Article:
Bellevaux Abbey

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This article is not about the Bellevaux Abbey near Limanton, Nièvre, France, nor the abbey near Lausanne, Switzerland

Bellevaux Abbey was a Cistercian monastery, founded in 1120 by Pons de Morimond,[1] near the present-day Cirey, Haute-Saône, France. At that time it was in Franche-Comté. It was suppressed in 1790 and sold in 1791. Shortly afterwards the church was demolished. 1795 the buildings were bought by Jean-Charles Pichegru.

It was a daughter house of Morimond Abbey. Peter of Tarentaise died there, as he arrived at the abbey in 1174, giving it his relics. These were for a long time disputed by Tamié Abbey.[2]

It had strong connections to the local nobles. Otto de la Roche gave Bellevaux the sacked Daphni Monastery[3] in Greece shortly after 1205.

Bellevaux Abbey was sacked in 1474 by French troops, and burned in 1636 by troops from Weimar. All the existing buildings were erected by the last abbot Louis Albert de Lezay-Marnésia, bishop of Évreux between 1762 and 1788.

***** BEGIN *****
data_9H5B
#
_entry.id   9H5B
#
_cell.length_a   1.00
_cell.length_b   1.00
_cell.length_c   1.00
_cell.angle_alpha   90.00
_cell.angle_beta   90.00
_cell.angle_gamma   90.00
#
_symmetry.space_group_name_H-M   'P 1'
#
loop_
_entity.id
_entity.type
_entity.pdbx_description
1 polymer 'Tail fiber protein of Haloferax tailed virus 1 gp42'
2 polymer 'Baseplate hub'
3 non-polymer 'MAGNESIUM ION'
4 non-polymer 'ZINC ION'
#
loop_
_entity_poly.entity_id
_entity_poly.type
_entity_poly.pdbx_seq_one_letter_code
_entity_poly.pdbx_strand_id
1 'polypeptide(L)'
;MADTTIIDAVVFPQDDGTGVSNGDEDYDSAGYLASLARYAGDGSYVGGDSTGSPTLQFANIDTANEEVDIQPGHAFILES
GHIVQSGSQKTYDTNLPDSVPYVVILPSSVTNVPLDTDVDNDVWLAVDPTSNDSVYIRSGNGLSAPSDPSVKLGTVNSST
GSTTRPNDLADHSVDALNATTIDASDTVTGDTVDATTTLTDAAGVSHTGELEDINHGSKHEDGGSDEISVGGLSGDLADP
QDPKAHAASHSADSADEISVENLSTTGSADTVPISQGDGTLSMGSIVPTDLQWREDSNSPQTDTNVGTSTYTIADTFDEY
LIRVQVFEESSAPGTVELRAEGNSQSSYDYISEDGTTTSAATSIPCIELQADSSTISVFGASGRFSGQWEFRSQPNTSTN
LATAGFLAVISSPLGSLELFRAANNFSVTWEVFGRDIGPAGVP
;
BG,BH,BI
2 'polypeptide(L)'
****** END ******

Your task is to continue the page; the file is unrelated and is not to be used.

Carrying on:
Eugene Huvelin (d. 1828) bought it in 1817, and installed a Trappist religious community there, which however left again at the outbreak of the 1830 Revolution. The premises were sold to private owners in 1837.[4][5][6]


  1. ^ [1] (in French)
  2. ^ "Archived copy". Archived from the original on 2007-05-26. Retrieved 2007-10-29.  (in French).
  3. ^ Daphni Monastery (or Dafni Monastery), Greece
  4. ^ Cistercian Menology - MARCH Archived March 9, 2004, at the Wayback Machine.
  5. ^ Website of Tamié Abbey[permanent dead link] (in French)
  6. ^ Website of the actual owners Archived July 20, 2011, at the Wayback Machine. (in French)

Coordinates: 47°24′16″N 6°07′13″E / 47.4044°N 6.1203°E / 47.4044; 6.1203